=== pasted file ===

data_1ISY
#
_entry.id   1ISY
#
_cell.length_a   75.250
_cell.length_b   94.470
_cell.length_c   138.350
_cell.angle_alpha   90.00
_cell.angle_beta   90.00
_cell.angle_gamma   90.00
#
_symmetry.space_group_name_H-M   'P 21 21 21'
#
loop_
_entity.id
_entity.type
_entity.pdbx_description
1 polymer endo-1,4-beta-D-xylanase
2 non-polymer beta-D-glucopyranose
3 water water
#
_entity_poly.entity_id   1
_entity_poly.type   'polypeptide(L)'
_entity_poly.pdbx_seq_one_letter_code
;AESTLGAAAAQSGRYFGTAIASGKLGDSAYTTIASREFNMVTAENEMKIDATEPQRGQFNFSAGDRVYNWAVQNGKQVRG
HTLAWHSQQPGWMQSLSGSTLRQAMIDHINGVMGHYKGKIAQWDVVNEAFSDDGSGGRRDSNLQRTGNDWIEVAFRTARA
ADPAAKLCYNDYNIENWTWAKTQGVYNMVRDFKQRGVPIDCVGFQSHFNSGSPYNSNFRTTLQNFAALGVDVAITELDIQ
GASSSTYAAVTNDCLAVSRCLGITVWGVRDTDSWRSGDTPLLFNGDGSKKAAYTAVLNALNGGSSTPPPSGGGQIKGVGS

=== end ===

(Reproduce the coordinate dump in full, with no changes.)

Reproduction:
data_1ISY
#
_entry.id   1ISY
#
_cell.length_a   75.250
_cell.length_b   94.470
_cell.length_c   138.350
_cell.angle_alpha   90.00
_cell.angle_beta   90.00
_cell.angle_gamma   90.00
#
_symmetry.space_group_name_H-M   'P 21 21 21'
#
loop_
_entity.id
_entity.type
_entity.pdbx_description
1 polymer endo-1,4-beta-D-xylanase
2 non-polymer beta-D-glucopyranose
3 water water
#
_entity_poly.entity_id   1
_entity_poly.type   'polypeptide(L)'
_entity_poly.pdbx_seq_one_letter_code
;AESTLGAAAAQSGRYFGTAIASGKLGDSAYTTIASREFNMVTAENEMKIDATEPQRGQFNFSAGDRVYNWAVQNGKQVRG
HTLAWHSQQPGWMQSLSGSTLRQAMIDHINGVMGHYKGKIAQWDVVNEAFSDDGSGGRRDSNLQRTGNDWIEVAFRTARA
ADPAAKLCYNDYNIENWTWAKTQGVYNMVRDFKQRGVPIDCVGFQSHFNSGSPYNSNFRTTLQNFAALGVDVAITELDIQ
GASSSTYAAVTNDCLAVSRCLGITVWGVRDTDSWRSGDTPLLFNGDGSKKAAYTAVLNALNGGSSTPPPSGGGQIKGVGS